In December 2012, the National Intelligence Council released its most recent version of its quadrennial Global Trends series, Global Trends 2030: Alternative Worlds. The analysis identifies megatrends that will likely shape the course of the coming two decades, as well as six key “game-changers” in terms of global economy, governance, conflict, regional instability, technology and the role of the U.S.
The report anticipates a governance gap as a central game-changer in transforming the world. According to the authors, “The increasing number of players needed to solve major transnational challenges – and their discordant values – will complicate decision making.”
The report further asserts, “The governance gap will continue to be most pronounced at the domestic level and driven by rapid political and social changes. The advances during the past couple decades in health, education, and income—which we expect to continue, if not accelerate in some cases—will drive new governance structures.”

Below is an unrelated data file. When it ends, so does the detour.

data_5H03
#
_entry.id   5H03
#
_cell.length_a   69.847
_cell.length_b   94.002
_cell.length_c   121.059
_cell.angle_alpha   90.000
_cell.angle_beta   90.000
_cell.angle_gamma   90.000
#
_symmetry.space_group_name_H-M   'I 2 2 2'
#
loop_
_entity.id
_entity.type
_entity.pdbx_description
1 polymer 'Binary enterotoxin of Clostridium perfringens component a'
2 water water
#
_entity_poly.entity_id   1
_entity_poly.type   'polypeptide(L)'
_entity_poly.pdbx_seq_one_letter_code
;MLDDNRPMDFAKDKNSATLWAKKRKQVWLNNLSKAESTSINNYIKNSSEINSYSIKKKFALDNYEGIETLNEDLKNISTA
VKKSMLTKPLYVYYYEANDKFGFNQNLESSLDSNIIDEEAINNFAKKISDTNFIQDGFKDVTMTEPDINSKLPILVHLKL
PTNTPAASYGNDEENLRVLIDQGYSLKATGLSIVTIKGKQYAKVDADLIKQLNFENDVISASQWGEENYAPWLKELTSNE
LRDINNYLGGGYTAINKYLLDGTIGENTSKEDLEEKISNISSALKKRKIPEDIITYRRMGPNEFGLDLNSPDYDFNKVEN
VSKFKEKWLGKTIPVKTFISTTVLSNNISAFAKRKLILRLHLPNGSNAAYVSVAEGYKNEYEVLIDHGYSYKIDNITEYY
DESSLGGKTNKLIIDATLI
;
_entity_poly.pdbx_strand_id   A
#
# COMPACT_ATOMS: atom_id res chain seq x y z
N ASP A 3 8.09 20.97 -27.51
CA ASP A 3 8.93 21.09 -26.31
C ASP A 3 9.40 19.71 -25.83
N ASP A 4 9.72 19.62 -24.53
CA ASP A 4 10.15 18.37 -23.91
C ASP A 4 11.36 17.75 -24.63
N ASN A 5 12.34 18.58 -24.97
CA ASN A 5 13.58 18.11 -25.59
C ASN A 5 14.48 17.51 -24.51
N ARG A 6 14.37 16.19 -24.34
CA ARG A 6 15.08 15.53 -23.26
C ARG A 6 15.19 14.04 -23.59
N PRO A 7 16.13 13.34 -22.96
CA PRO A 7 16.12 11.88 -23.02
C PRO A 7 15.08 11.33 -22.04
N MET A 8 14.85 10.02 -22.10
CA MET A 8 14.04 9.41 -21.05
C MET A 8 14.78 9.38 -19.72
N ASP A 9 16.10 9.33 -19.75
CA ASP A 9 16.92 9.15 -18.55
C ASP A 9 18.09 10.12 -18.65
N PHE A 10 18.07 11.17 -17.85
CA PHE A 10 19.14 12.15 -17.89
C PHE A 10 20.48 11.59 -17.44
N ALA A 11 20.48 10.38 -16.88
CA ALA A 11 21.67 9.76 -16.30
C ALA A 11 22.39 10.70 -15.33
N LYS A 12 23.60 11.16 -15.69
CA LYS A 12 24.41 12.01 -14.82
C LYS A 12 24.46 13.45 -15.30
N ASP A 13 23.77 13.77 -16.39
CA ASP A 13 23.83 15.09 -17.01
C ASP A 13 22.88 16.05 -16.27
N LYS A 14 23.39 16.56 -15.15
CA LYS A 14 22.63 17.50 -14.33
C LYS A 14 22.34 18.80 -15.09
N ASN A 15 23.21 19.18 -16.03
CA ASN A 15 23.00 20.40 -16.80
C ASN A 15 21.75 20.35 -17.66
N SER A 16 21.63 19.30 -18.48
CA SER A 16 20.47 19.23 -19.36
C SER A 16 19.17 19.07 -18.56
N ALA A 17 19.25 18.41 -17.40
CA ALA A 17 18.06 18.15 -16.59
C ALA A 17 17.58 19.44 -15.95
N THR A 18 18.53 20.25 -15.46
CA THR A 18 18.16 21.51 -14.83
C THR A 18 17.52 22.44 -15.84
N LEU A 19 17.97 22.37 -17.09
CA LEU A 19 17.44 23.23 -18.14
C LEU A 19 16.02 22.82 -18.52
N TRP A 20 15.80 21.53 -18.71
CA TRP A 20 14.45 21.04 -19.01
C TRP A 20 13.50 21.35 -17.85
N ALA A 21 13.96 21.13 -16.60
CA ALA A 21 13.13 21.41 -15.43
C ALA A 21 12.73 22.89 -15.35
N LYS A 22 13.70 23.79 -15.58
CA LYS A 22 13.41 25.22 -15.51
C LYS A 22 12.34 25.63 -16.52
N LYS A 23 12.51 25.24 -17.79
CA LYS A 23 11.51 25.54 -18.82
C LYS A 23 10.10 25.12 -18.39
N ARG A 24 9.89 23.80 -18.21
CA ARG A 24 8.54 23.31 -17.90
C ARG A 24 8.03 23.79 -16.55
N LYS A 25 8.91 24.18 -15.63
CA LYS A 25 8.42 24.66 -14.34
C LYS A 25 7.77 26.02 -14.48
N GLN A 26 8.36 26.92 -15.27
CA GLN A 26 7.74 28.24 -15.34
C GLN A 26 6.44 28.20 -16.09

In this context, the role of technology in relation to the government is viewed as uncertain. “The widespread use of new communications technologies will become a double-edged sword for governance. On the one hand, social networking will enable citizens to coalesce and challenge governments, as we have already seen in Middle East. On the other hand, such technologies will provide governments—both authoritarian and democratic—an unprecedented ability to monitor their citizens. It is unclear how the balance will be struck between greater IT-enabled individuals and networks and traditional political structures.”